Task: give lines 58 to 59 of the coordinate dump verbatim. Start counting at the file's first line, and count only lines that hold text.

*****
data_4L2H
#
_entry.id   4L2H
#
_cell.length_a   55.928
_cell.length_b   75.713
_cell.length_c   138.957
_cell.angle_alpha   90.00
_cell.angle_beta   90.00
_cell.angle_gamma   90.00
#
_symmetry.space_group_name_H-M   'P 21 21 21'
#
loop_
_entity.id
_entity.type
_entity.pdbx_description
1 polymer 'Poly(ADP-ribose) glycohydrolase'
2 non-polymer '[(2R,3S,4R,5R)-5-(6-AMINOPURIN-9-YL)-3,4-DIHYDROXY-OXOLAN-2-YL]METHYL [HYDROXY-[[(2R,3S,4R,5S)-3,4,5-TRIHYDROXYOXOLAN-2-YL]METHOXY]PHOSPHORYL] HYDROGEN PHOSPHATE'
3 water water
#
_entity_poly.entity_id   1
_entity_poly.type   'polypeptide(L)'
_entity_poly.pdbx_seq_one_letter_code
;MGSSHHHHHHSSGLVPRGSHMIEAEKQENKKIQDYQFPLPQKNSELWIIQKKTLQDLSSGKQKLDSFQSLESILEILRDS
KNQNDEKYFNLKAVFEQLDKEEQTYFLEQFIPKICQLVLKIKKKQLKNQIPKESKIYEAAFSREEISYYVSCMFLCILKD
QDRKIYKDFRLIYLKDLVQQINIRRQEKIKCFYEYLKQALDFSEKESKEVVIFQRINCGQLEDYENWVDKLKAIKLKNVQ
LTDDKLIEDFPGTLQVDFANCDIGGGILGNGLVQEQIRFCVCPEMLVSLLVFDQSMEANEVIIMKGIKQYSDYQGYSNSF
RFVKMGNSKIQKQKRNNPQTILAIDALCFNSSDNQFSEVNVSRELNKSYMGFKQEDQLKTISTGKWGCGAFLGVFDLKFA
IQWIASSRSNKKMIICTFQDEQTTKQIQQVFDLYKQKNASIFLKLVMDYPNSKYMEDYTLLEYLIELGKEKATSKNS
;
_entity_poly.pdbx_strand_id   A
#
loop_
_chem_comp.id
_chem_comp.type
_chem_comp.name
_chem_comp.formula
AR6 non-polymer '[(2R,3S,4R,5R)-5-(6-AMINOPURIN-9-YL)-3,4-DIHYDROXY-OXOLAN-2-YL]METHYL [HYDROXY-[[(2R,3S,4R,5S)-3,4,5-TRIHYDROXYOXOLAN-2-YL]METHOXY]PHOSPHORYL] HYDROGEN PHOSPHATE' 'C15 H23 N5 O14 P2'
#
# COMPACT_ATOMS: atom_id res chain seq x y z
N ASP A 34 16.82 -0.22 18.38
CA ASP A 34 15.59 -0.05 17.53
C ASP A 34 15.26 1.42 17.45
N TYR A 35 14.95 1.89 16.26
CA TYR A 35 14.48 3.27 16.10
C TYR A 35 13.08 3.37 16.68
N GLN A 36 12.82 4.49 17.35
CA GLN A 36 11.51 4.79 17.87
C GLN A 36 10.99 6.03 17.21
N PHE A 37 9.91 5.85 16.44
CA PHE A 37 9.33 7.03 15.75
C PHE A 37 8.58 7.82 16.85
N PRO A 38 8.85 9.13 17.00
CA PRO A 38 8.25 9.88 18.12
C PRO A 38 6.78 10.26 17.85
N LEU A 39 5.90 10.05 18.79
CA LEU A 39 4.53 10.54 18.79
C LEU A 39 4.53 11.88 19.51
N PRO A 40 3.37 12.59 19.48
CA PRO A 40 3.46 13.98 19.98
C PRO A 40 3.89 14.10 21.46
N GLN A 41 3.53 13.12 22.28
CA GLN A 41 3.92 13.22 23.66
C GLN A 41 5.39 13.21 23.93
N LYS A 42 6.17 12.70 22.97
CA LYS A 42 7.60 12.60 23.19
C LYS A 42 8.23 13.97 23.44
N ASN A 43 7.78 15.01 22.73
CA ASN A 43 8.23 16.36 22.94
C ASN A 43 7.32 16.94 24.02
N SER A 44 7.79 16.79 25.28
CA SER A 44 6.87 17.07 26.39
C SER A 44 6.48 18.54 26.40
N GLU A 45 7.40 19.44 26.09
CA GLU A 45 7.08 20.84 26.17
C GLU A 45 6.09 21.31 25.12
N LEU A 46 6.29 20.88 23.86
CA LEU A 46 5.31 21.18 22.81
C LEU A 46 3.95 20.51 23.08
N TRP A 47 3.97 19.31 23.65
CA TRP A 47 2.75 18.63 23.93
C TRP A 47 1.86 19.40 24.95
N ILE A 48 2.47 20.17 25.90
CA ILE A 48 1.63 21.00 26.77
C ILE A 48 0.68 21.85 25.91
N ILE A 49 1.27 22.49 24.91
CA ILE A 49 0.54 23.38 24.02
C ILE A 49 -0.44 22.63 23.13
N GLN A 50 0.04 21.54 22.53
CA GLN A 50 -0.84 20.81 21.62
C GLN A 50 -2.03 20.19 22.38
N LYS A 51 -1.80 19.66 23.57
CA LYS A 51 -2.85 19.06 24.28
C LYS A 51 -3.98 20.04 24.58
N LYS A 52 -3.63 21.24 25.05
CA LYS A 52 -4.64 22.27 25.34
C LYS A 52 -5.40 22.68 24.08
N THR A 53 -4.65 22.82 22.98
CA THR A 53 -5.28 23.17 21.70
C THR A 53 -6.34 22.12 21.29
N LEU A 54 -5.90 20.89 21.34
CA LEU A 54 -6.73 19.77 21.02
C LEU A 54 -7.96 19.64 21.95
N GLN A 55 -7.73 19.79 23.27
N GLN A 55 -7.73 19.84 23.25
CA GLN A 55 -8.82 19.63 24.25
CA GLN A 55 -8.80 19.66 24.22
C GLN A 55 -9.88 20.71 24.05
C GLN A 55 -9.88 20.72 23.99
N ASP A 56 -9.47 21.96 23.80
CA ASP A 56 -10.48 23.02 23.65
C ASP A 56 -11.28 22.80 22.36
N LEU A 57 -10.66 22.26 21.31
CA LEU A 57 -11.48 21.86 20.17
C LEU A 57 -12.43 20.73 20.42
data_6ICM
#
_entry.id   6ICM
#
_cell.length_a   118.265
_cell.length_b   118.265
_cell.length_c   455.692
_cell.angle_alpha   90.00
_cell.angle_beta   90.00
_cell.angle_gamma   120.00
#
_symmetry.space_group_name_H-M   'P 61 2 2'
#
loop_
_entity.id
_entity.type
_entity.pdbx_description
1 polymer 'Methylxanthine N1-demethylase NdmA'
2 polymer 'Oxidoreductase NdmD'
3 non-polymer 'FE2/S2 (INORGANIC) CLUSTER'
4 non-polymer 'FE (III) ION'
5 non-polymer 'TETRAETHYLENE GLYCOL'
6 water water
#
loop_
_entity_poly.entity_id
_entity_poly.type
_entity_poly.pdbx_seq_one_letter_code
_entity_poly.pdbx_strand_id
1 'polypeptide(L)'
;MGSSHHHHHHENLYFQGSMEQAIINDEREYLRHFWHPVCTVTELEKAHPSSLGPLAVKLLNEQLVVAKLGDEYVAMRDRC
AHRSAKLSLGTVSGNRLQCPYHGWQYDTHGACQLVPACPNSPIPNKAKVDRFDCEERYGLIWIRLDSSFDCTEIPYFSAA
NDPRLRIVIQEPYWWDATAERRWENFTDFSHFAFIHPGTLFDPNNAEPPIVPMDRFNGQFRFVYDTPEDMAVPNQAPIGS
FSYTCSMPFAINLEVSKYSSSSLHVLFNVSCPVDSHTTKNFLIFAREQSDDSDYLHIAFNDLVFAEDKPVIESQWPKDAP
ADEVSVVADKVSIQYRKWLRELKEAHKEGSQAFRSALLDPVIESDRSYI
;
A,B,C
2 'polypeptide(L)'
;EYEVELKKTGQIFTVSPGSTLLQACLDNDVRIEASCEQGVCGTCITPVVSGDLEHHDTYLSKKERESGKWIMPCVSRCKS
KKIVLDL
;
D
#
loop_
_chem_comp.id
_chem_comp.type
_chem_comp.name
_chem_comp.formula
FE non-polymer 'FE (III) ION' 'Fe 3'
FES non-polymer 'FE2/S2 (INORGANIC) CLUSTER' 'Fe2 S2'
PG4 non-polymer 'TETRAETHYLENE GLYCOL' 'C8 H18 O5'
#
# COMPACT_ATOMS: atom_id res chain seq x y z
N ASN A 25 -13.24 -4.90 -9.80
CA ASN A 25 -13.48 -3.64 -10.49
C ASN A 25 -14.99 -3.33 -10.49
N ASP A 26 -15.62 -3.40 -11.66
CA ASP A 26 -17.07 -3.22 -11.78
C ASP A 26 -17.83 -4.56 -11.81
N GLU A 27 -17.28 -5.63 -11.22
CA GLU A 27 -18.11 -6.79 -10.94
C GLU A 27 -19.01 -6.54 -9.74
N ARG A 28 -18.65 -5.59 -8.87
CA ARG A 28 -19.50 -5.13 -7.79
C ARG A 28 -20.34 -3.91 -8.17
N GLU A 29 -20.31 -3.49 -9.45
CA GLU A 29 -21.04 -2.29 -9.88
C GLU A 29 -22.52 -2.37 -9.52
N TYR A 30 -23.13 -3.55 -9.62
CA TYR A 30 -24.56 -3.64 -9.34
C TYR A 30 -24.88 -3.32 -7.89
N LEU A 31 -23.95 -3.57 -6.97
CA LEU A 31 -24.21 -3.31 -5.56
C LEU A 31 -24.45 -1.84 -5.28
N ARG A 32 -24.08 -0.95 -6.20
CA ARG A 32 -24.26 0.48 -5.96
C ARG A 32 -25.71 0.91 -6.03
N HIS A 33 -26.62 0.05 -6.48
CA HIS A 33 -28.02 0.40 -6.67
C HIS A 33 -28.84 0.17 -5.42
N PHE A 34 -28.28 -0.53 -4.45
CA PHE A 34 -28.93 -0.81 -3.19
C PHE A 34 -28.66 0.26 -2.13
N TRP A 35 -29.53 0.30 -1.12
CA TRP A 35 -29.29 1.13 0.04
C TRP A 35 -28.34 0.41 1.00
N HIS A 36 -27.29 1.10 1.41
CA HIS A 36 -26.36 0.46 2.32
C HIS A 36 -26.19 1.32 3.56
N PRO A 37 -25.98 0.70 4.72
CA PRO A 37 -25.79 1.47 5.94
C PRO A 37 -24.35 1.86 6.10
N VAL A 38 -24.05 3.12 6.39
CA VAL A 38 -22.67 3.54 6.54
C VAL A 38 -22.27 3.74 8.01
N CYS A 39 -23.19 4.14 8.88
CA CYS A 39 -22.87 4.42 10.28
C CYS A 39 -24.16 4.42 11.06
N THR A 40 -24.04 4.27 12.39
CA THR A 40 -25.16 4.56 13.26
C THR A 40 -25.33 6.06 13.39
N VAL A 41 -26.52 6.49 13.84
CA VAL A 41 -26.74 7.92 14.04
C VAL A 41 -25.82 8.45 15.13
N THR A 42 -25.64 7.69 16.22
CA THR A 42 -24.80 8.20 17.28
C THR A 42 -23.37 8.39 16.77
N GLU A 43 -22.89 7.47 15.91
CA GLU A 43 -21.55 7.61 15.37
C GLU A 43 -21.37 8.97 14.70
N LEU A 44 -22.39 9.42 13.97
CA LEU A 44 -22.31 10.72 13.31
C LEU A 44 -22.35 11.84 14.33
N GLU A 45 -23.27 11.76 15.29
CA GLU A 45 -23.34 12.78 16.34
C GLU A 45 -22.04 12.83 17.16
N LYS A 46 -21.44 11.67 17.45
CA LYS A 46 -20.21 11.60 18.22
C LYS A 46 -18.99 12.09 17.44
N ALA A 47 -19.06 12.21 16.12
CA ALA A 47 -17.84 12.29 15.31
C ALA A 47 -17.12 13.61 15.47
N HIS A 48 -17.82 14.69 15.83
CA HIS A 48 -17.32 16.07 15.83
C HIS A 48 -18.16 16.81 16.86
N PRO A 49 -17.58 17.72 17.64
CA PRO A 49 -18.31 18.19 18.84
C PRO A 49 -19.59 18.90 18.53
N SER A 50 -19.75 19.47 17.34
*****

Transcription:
CA LEU A 39 4.53 10.54 18.79
C LEU A 39 4.53 11.88 19.51